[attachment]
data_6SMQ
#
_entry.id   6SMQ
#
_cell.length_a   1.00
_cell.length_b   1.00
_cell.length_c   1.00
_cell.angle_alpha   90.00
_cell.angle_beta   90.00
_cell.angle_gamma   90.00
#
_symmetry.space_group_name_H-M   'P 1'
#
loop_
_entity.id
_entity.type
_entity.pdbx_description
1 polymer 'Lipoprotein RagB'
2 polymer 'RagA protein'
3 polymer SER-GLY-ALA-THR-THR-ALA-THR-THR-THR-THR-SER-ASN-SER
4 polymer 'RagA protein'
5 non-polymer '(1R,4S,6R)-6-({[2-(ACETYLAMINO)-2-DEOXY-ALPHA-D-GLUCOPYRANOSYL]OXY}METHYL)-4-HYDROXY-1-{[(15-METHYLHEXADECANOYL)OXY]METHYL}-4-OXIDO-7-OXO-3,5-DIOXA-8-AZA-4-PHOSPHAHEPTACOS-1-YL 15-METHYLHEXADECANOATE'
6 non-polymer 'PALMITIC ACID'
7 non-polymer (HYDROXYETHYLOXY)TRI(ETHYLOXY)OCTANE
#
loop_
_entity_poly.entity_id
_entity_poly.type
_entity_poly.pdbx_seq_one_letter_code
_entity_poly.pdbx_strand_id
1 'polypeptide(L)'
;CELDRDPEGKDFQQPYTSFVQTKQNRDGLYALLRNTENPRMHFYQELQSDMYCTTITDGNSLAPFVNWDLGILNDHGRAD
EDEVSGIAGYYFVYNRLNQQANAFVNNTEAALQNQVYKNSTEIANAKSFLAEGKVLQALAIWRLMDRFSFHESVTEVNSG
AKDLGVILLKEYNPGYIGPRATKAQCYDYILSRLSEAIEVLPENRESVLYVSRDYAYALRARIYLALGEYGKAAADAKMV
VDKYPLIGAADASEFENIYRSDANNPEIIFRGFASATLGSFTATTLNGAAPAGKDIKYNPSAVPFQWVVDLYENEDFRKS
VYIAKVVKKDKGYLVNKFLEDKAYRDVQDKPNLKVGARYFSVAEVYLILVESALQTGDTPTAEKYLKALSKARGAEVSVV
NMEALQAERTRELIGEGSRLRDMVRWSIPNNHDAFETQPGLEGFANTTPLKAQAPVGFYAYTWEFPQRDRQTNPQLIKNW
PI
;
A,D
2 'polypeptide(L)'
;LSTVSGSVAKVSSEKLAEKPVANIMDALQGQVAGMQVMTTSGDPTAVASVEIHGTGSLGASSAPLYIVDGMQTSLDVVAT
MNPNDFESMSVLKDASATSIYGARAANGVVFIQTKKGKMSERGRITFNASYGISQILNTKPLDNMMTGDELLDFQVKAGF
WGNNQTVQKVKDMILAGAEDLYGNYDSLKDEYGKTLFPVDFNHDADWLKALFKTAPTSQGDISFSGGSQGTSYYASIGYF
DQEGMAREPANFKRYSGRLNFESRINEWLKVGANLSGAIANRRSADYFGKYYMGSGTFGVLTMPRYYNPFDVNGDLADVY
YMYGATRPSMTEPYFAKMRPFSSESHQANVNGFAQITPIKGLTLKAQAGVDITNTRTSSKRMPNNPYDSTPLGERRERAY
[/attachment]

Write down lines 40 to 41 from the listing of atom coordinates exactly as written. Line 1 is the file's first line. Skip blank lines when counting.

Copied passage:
A,D
2 'polypeptide(L)'